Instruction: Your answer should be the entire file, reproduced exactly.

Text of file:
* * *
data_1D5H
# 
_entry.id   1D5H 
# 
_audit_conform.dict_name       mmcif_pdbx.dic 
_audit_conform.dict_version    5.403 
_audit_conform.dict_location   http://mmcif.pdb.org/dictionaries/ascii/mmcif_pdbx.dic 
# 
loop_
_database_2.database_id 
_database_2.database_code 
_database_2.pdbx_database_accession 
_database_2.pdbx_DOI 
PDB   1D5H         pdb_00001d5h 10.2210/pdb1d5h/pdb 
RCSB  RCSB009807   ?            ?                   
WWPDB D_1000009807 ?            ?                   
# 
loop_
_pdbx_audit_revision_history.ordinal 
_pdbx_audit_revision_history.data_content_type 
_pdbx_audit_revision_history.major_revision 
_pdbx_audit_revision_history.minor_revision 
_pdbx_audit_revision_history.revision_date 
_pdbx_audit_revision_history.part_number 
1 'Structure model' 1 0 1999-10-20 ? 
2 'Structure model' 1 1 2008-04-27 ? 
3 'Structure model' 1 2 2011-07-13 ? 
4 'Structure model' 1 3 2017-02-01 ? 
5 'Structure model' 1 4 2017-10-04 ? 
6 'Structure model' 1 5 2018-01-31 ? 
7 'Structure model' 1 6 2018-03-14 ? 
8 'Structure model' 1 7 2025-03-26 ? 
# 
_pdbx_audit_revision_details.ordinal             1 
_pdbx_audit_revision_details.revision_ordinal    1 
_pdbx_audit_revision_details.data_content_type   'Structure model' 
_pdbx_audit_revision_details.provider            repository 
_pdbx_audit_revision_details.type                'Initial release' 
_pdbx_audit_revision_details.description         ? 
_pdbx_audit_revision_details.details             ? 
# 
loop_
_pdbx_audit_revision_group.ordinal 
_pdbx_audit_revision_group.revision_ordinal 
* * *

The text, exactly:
data_1D5H
# 
_entry.id   1D5H 
# 
_audit_conform.dict_name       mmcif_pdbx.dic 
_audit_conform.dict_version    5.403 
_audit_conform.dict_location   http://mmcif.pdb.org/dictionaries/ascii/mmcif_pdbx.dic 
# 
loop_
_database_2.database_id 
_database_2.database_code 
_database_2.pdbx_database_accession 
_database_2.pdbx_DOI 
PDB   1D5H         pdb_00001d5h 10.2210/pdb1d5h/pdb 
RCSB  RCSB009807   ?            ?                   
WWPDB D_1000009807 ?            ?                   
# 
loop_
_pdbx_audit_revision_history.ordinal 
_pdbx_audit_revision_history.data_content_type 
_pdbx_audit_revision_history.major_revision 
_pdbx_audit_revision_history.minor_revision 
_pdbx_audit_revision_history.revision_date 
_pdbx_audit_revision_history.part_number 
1 'Structure model' 1 0 1999-10-20 ? 
2 'Structure model' 1 1 2008-04-27 ? 
3 'Structure model' 1 2 2011-07-13 ? 
4 'Structure model' 1 3 2017-02-01 ? 
5 'Structure model' 1 4 2017-10-04 ? 
6 'Structure model' 1 5 2018-01-31 ? 
7 'Structure model' 1 6 2018-03-14 ? 
8 'Structure model' 1 7 2025-03-26 ? 
# 
_pdbx_audit_revision_details.ordinal             1 
_pdbx_audit_revision_details.revision_ordinal    1 
_pdbx_audit_revision_details.data_content_type   'Structure model' 
_pdbx_audit_revision_details.provider            repository 
_pdbx_audit_revision_details.type                'Initial release' 
_pdbx_audit_revision_details.description         ? 
_pdbx_audit_revision_details.details             ? 
# 
loop_
_pdbx_audit_revision_group.ordinal 
_pdbx_audit_revision_group.revision_ordinal 